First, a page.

But since the latter is transitive, so is the former, and hence SO(4) acts flag-transitively on () by means of the maps given in Lemma 5.

We denote the embeddings of the circle group into SO(4) as panel stabilisers (stabilisers of line pencils or point rows) of the split Cayley hexagon by ηp resp. ηl. Concretely, one has up to choosing an orientation of the circle group and up to choosing the split Cayley hexagon or its dual,

ηp:SO(2)SO(4),

given by

D(α)(I2D(α))=ε34(D(α)),

and

ηl:SO(2)SO(4),

given by

D(α)D~(α):=(cos(2α)-sin(2α)cos(α)sin(α)-sin(α)cos(α)sin(2α)cos(2α))=ε14(D(2α))ε23(D(-α)).

Let B:=diag(-1,1,1,-1), C:=diag(-1,-1,1,1)U2(C). Then the following hold:

  • (a)

    The map γB:SO(4)SO(4), ABAB-1=BAB is an automorphism of SO(4) such that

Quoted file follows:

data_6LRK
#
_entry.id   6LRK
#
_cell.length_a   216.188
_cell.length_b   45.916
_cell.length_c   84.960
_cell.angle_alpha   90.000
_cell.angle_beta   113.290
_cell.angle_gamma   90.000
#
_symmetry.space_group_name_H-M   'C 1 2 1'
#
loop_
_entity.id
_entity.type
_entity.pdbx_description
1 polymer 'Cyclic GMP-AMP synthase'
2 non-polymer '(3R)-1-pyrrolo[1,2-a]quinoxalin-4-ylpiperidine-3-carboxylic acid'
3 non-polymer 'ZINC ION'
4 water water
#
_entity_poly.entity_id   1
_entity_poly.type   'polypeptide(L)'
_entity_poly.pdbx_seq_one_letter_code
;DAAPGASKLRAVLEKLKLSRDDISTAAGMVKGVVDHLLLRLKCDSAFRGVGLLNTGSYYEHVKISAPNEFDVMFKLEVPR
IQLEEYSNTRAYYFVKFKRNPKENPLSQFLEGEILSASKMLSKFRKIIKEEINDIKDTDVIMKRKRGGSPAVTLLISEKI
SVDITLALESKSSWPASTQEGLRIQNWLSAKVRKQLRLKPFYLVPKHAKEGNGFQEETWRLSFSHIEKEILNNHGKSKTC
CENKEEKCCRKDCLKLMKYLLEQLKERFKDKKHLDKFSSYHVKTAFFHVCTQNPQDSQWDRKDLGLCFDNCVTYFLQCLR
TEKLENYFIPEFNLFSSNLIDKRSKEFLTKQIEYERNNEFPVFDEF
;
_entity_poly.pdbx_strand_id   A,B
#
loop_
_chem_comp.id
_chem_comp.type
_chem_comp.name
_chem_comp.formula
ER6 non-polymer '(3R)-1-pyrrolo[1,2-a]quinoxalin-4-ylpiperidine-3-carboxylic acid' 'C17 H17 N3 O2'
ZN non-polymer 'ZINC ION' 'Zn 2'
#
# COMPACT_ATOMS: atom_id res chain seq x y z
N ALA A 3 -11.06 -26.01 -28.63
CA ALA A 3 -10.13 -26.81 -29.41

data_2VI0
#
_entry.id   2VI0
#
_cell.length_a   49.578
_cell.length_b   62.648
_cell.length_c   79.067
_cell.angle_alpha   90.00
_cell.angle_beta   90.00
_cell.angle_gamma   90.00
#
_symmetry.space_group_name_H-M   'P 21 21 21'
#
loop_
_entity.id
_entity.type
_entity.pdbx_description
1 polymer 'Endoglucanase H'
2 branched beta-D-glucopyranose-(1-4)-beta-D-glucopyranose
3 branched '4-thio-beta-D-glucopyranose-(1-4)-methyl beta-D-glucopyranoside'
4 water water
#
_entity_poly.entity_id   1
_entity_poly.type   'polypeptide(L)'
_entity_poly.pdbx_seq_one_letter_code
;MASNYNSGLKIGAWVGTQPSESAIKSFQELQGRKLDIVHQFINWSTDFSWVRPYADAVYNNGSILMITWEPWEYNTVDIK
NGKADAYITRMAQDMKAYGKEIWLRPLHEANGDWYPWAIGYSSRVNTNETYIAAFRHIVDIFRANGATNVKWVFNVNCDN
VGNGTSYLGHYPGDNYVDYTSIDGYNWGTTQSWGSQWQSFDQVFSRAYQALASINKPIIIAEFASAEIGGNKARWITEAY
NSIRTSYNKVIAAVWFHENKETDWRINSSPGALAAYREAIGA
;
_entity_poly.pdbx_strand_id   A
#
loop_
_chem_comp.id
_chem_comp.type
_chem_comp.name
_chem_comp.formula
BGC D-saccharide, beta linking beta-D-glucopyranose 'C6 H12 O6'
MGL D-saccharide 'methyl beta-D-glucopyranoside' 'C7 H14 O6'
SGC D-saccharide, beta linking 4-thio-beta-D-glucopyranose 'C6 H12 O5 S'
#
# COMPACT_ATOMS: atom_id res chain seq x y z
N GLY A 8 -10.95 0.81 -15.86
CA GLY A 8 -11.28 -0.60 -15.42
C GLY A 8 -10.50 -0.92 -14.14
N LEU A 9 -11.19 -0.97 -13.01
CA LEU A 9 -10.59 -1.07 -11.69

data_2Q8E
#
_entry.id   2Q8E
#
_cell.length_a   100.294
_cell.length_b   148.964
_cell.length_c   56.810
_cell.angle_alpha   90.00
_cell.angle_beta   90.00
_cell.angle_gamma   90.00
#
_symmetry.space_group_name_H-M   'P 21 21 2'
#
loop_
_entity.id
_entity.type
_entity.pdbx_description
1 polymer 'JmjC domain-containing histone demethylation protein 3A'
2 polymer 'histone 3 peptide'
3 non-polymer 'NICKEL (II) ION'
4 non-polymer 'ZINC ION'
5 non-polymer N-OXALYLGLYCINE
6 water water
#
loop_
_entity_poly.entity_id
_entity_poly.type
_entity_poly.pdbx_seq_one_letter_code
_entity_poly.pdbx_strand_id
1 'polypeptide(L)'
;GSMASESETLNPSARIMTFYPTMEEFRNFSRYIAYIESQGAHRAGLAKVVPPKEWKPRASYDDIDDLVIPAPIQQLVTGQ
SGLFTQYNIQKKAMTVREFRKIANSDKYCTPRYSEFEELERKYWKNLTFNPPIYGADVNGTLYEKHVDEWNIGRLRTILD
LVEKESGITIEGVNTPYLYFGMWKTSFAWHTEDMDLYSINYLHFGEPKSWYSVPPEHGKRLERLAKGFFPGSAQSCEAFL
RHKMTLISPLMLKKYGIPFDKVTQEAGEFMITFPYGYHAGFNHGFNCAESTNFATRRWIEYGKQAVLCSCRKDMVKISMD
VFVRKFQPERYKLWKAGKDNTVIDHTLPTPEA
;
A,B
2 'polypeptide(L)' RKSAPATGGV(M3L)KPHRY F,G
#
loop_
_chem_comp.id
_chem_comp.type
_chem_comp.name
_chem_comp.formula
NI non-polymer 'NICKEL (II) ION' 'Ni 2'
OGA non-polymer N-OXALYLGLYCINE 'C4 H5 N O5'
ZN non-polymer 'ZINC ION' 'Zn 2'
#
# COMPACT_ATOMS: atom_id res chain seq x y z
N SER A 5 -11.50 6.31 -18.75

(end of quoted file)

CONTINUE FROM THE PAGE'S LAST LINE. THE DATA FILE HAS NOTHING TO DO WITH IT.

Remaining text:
γBηp=ηpinv𝑎𝑛𝑑γBηl=ηl.

  • (b)

    The map γC:SO(4)SO(4), ACAC-1=CAC is an automorphism of SO(4) such that

    γCηp=ηp𝑎𝑛𝑑γCηl=ηlinv.

Proof.

Straightforward. ∎

In the following, let

η~p:Spin(2)Spin(4),S(α)ε~34(S(α)),η~l:Spin(2)Spin(4),S(α)ε~14(S(2α))ε~23(S(-α)),

and recall from Theorem 8 (b) that for n2 the map ρn:Spin(n)SO(n) is the twisted adjoint representation.

In order to generalise our definition of spin amalgams, we need η~p and η~l to be injective. For the former this is clear from its definition, for the latter we verify it now.

The map η~l is a monomorphism.

Proof.

For S(α)kerη~l one has

η~l(S(α))=(cos(2α)+sin(2α)e1e4)(cos(α)-sin(α)e2e3)=1

and, thus, απ. As η~l(S(π))=-1 and η~l(S(2π))=1, one obtains

kerη~l={S(α)α2π}={1}.

One has

ρ4η~p=ηpρ2,ρ4η~l=ηlρ2.

Proof.

For α,

(ρ4η~p)(S(α))=(ρ4ε~34)(S(α))=(ε34ρ)(S(α))=(ηpρ)(S(α))

and

(ρ4η~l)(S(α))=ρ4(ε~14(S(2α))ε~23(S(-α)))=ε14(D(4α))ε23(D(-2α))=(ηlρ2)(S(α)).

Let V:=H and E:={1,i,j,k}. Then the following hold: